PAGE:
“Maccabee Task Force to ensure that those who seek to delegitimize Israel and demonize the Jewish people are confronted, combated and defeated.”

Amawi, as the mother of four young children and a professional speech pathologist, is not a leader of any political movements: She has simply made the consumer choice to support the boycott by avoiding the purchase of products from Israeli companies in Israel or the occupied West Bank. She also occasionally participates in peaceful activism in defense of Palestinian self-determination that includes advocacy of the global boycott to end the Israeli occupation.

When asked if she considered signing the pledge to preserve her ability to work, Amawi told The Intercept: “Absolutely not. I couldn’t in good conscience do that. If I did, I would not only be betraying Palestinians suffering under an occupation that I believe is unjust and thus, become complicit in their repression, but I’d also be betraying my fellow Americans by enabling violations of our constitutional rights to free speech and to protest peacefully.”

As a result, Amawi informed her school district supervisor that she could not sign the oath. As her complaint against the school district explains, she “ask[ed] why her personal political stances [about Israel and Palestine] impacted her work as a speech language pathologist.”

In response, Amawi’s supervisor promised that she would investigate whether there were any ways around this barrier. But the supervisor ultimately told Amawi that there were no alternatives: Either she would have to sign the oath, or the district would be legally barred from paying her under any type of contract.

Because Amawi, to her knowledge, is the only certified Arabic-speaking child’s speech pathologist in the district, it is quite possible that the refusal to renew her contract will leave dozens of young children with speech pathologies without any competent expert to evaluate their conditions and treatment needs.

“I got my master’s in this field and devoted myself to this work because I always wanted to do service for children,” Amawi said. “It’s vital that early-age assessments of possible speech impairments or psychological conditions be administered by those who understand the child’s first language.”

In other words, Texas’s Israel loyalty oath requirement victimizes not just Amawi, an American who is barred from working in the professional field to which she has devoted her adult life, but also the young children in need of her expertise and experience that she has spent years developing.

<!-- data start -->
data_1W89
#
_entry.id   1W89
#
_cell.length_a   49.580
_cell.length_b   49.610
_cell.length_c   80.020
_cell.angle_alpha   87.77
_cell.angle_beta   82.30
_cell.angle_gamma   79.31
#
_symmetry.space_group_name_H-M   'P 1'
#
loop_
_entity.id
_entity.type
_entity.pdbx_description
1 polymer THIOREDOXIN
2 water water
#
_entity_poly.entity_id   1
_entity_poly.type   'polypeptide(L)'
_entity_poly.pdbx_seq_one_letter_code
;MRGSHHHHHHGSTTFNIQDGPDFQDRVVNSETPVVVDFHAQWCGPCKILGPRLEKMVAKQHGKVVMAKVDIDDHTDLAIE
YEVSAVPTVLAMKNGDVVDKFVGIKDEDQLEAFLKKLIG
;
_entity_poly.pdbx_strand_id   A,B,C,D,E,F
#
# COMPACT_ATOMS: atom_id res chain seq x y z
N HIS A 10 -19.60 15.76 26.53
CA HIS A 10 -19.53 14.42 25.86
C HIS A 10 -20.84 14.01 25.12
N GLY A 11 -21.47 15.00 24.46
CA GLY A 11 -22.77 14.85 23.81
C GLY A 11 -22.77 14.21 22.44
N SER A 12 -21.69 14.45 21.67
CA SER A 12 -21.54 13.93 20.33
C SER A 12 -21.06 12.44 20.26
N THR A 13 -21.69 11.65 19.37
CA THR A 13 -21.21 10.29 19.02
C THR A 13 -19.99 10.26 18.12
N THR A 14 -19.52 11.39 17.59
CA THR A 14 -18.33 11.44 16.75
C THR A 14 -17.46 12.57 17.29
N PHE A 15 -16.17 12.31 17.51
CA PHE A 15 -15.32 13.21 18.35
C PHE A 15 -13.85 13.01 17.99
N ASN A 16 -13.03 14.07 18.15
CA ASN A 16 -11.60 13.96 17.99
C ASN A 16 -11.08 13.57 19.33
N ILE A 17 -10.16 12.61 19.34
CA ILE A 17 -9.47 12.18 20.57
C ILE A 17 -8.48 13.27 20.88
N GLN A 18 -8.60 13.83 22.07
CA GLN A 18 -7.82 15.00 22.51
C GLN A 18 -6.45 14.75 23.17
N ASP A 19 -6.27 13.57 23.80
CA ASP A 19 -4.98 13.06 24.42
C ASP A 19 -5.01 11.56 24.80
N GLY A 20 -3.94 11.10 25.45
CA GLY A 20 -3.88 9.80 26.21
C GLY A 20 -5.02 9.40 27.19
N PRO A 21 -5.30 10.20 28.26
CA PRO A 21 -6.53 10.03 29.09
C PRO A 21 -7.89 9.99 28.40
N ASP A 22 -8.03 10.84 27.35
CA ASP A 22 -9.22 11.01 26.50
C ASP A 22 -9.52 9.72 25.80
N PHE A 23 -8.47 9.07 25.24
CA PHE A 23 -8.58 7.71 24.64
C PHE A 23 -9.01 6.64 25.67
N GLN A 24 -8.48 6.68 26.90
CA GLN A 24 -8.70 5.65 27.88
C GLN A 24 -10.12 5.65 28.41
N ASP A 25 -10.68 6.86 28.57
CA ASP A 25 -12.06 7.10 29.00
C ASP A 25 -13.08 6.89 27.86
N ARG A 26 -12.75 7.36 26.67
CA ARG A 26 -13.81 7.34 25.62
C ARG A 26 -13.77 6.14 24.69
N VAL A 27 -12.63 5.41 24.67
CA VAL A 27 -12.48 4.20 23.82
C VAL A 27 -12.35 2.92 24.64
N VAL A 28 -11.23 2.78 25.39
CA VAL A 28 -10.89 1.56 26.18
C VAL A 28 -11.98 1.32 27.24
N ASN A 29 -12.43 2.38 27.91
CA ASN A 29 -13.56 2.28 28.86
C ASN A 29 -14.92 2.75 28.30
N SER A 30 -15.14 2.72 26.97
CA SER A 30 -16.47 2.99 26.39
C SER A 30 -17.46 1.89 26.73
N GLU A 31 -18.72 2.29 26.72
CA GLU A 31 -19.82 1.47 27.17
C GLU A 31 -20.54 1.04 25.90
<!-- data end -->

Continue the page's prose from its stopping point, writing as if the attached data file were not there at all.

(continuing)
The anti-BDS Israel oath was included in Amawi’s contract papers due to an Israel-specific state law enacted on May 2, 2017, by the Texas State Legislature and signed into law two days later by GOP Gov. Greg Abbott. The bill unanimously passed the lower House by a vote of 131-0, and then the Senate by a vote of 25-4.

When Abbott signed the bill in a ceremony held at the Austin Jewish Community Center, he proclaimed: “Any anti-Israel policy is an anti-Texas policy.”

The bill’s language is so sweeping that some victims of Hurricane Harvey, which devastated Southwest Texas in late 2017, were told that they could only receive state disaster relief if they first signed a pledge never to boycott Israel. That demand was deeply confusing to those hurricane victims in desperate need of help but who could not understand what their views of Israel and Palestine had to do with their ability to receive assistance from their state government.

The evangelical author of the Israel bill, Republican Texas state Rep. Phil King, said at the time that its application to hurricane relief was a “misunderstanding,” but nonetheless emphasized that the bill’s purpose was indeed to ensure that no public funds ever go to anyone who supports a boycott of Israel.

At the time that Texas enacted the law barring contractors from supporting a boycott of Israel, it was the 17th state in the country to do so. As of now, 26 states have enacted such laws — including blue states run by Democrats such as New York, California, and New Jersey — while similar bills are pending in another 13 states.

This map compiled by Palestine Legal shows how pervasive various forms of Israel loyalty oath requirements have become in the U.S.; the states in red are ones where such laws are already enacted, while the states in the darker shade are ones where such bills are pending:

The vast majority of American citizens are therefore now officially barred from supporting a boycott of Israel without incurring some form of sanction or limitation imposed by their state. And the relatively few Americans who are still free to form views on this hotly contested political debate without being officially punished are in danger of losing that freedom, as more and more states are poised to enact similar censorship schemes.

One of the first states to impose such repressive restrictions on free expression was New York. In 2016, Democratic Gov. Andrew Cuomo issued an executive order directing all agencies under his control to terminate any and all business with companies or organizations that support a boycott of Israel. “If you boycott Israel, New York State will boycott you,” Cuomo proudly tweeted, referring to a Washington Post op-ed he wrote that touted that threat in its headline.

As The Intercept reported at the time, Cuomo’s order “requires that one of his commissioners compile ‘a list of institutions and companies’ that — ‘either directly or through a parent or subsidiary’ — support a boycott. That government list is then posted publicly, and the burden falls on [the accused boycotters] to prove to the state that they do not, in fact, support such a boycott.”

Like the Texas law, Cuomo’s Israel order reads like a parody of the McCarthy era:

What made Cuomo’s censorship directive particularly stunning was that, just two months prior to issuing this decree, he ordered New York state agencies to boycott North Carolina in protest of that state’s anti-LGBT law. Two years earlier, Cuomo banned New York state employees from all nonessential travel to Indiana to boycott that state’s enactment of an anti-LGBT law.